1. Emergency Conditions / First Aid


With choking, the airway is partly or completely blocked. When it is completely blocked, the brain doesn’t get oxygen. Without oxygen, the brain can begin to die in 4 to 6 minutes.

Signs & Symptoms

When a person’s airway is completely blocked, he or she:

  1. Can’t talk.

  2. Can’t breathe.

  3. Can’t cough.

  4. May turn blue.

When a person’s airway is partly blocked, he or she:

  1. Wheezes.

  2. Coughs.

  3. Has fast and/or labored breathing.

  4. Has chest pain when breathing in.


  1. Food goes down the windpipe. Small objects get stuck in the throat and airway.

  2. Fluids, such as mucus or liquids, are swallowed the wrong way and block the airway.

  3. Snoring. Choking can occur when the tongue blocks the airway.


Emergency action is needed for a person who cannot breathe, speak, or cough forcefully. The Heimlich maneuver can expel an object that blocks the airway. It is used for a person who is conscious. Emergency medical care is needed for a person who loses consciousness. Rescue breaths and chest compressions are needed before medical help arrives. Even if the object is expelled, the person should see a doctor or go to a hospital emergency department.

Self-Care / First Aid

For first aid for choking for a conscious and an unconscious person, click here.

First Aid for Choking When Able to Breathe and Speak (or and infant or child can cry)

  1. Cough to clear the airway.

  2. Take a slow, deep breath to get a lot of air into the lungs.

  3. Give a deep, forceful cough. Breathe in deeply enough to be able to cough out 2 or 3 times in a row before taking a second breath.

  4. Don’t slap a person on the back. Doing this can drive the object down deeper.

  5. Have the person sit or stand. Bending forward may cause the object to fall against the vocal cords. Get emergency care right away!


  1. Chew all foods well before swallowing. Eat at a slow pace.

  2. Limit alcoholic drinks before you eat. This lessens the chance of swallowing large pieces of food.

  3. If you wear dentures, make sure they fit well. Since your mouth sensation is lessened, you are at a higher risk of choking. Eat slower. Chew food more thoroughly.

  4. Try not to laugh and eat at the same time. Laughing can draw food into the windpipe.

  5. Don’t run or play sports with objects in the mouth.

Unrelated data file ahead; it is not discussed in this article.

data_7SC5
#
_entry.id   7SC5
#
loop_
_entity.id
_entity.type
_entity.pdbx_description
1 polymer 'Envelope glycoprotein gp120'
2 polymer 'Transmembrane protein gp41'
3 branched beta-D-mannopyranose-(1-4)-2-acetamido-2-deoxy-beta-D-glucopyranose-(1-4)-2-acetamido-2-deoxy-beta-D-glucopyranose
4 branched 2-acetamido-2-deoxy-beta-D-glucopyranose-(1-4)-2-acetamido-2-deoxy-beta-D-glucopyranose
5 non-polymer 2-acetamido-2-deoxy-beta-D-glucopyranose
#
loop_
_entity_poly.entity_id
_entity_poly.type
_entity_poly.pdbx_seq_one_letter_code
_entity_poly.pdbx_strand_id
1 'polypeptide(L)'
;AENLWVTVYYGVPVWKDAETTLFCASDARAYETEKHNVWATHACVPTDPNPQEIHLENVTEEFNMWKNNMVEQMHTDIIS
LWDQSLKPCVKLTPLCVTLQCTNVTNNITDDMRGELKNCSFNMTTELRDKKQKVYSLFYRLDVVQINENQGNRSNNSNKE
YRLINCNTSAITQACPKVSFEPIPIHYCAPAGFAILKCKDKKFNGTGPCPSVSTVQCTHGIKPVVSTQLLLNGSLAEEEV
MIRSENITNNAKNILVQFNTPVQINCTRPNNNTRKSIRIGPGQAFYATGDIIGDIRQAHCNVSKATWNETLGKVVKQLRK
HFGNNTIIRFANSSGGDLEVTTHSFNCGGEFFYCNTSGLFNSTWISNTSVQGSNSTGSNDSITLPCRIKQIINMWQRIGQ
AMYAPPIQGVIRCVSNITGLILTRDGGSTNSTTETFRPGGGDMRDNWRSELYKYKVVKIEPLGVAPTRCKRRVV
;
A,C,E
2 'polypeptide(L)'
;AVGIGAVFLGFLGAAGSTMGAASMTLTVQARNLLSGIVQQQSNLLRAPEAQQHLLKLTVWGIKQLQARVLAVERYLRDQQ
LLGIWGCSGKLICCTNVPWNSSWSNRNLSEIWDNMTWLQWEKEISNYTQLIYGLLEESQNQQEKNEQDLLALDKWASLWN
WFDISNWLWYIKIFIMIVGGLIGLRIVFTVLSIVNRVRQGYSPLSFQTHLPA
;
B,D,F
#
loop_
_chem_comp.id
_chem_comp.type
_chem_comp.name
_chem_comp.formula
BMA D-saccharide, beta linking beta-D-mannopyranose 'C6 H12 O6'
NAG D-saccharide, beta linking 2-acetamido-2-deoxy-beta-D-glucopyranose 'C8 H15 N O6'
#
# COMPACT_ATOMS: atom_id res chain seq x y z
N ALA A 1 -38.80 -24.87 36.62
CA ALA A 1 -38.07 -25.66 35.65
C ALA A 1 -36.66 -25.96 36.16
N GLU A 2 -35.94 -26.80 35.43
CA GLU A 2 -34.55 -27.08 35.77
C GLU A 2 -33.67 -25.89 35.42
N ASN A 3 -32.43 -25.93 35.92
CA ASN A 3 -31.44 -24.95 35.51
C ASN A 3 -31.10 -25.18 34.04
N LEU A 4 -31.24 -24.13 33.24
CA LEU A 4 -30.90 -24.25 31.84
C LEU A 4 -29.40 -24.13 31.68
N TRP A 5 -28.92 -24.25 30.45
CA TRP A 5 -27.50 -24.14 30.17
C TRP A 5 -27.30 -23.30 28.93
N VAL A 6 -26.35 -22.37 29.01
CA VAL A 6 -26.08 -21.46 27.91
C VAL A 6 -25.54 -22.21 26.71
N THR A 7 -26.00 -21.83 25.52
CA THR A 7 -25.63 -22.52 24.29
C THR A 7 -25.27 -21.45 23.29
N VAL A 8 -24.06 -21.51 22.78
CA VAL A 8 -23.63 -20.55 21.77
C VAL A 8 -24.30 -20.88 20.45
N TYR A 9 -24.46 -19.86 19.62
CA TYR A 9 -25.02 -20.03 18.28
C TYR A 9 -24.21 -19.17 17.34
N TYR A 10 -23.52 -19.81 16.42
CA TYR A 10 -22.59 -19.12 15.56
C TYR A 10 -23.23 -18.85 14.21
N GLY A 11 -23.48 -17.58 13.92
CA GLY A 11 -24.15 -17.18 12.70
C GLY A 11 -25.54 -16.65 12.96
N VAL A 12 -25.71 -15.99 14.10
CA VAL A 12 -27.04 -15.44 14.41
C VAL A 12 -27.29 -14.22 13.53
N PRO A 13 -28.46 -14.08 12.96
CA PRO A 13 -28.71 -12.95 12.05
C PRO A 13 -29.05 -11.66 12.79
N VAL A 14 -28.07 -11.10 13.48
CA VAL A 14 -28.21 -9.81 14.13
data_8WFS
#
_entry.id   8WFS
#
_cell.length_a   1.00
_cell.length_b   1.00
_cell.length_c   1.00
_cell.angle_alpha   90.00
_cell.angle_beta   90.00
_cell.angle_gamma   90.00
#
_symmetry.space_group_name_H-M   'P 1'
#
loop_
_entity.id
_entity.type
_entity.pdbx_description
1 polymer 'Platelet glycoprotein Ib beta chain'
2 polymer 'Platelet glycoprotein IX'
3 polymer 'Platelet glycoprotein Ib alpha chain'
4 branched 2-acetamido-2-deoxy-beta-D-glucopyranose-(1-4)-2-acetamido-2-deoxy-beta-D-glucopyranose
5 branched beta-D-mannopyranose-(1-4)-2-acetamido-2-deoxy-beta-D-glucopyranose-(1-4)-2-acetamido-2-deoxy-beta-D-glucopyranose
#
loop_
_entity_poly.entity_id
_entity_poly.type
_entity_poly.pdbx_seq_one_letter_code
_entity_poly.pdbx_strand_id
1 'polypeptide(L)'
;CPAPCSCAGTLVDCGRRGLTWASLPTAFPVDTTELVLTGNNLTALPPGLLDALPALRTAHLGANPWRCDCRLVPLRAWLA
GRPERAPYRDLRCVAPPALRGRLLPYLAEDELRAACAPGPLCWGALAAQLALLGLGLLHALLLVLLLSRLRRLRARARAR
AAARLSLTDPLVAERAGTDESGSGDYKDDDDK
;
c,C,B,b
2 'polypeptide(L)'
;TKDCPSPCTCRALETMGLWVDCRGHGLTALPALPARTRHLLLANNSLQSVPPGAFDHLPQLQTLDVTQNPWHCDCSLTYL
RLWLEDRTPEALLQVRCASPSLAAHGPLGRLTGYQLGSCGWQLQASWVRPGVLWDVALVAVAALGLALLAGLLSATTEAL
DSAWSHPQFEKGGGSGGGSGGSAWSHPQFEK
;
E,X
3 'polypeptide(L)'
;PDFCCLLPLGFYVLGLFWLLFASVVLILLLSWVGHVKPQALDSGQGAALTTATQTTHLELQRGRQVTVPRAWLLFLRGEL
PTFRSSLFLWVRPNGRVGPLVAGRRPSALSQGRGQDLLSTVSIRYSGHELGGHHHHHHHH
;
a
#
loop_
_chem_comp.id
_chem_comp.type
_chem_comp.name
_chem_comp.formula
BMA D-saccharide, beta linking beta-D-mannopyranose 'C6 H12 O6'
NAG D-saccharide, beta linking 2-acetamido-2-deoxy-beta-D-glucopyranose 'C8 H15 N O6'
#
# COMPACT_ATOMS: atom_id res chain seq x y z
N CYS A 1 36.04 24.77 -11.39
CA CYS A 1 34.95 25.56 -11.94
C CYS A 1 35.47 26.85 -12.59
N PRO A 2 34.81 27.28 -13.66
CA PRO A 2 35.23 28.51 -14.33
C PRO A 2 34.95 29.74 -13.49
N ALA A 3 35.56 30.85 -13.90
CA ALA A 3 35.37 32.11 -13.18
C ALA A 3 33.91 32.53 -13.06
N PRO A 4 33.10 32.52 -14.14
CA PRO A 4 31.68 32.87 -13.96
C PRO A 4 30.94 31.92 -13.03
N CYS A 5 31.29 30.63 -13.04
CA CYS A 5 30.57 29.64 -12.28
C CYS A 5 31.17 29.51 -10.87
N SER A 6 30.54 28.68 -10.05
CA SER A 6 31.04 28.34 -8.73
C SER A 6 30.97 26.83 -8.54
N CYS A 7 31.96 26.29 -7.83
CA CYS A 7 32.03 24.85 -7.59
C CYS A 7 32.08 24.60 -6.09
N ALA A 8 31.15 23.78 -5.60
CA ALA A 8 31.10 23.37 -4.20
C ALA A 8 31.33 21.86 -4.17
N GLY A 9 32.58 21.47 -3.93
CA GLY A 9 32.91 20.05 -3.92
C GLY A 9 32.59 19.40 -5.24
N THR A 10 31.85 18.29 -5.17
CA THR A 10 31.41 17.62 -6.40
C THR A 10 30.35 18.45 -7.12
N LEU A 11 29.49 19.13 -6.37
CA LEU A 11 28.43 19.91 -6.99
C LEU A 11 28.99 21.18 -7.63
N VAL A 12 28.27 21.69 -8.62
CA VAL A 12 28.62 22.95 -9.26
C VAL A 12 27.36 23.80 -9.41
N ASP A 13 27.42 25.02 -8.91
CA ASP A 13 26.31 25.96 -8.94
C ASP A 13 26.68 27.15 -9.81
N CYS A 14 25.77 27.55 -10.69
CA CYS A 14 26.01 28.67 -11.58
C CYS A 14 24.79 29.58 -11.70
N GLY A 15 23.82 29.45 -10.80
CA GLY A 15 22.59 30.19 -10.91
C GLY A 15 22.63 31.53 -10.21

After a choking incident, does the person have wheezing, a cough that doesn’t go away, chest pain when breathing in, and/or a fever?

Does the person have any of these problems?

  1. A hard time swallowing. Fast and/or labored breathing.

  2. Persistent cough with a hard time breathing.

  3. Severe wheezing that doesn’t go away.

  4. Drooling a lot. The person can’t swallow saliva.

  5. Constant or unrelieved gagging.

  6. The feeling that something is stuck in the esophagus or throat.

Is the person unconscious? Or, is the person choking and not breathing? {Note: While waiting for emergency medical care, give or have someone give First Aid for Choking.}

Questions to Ask

Anything that is small enough to fit through the center of a paper towel roll is a choking hazard for babies and small children.

  1. For children under 5 years old, cut hot dogs, sausages, seedless grapes, and caramels into small pieces before you give these to them. And don’t give them nuts; popcorn; foods with pits, (e.g., cherries); gum (especially bubble gum); hard candy, throat lozenges, and cough drops.

  2. Don’t let your child chew or suck on rubber balloons or pieces of them.

  3. Keep small, solid objects, such as paper clips, away from children 3 years old and younger. Make sure, too, that they don’t get toys that have small parts, such as eyes on stuffed animals, game pieces, dice, etc. A young child should not play with any object smaller than his or her closed fist.

  4. Put childproof latches on cupboards that have harmful items.

  5. Store all medicines and vitamins out of children’s reach and in containers with childproof lids. Keep these items in locked cabinets, if needed.

  6. Remove plastic labels and decals from baby walkers and other kiddy furniture before children can peel them off.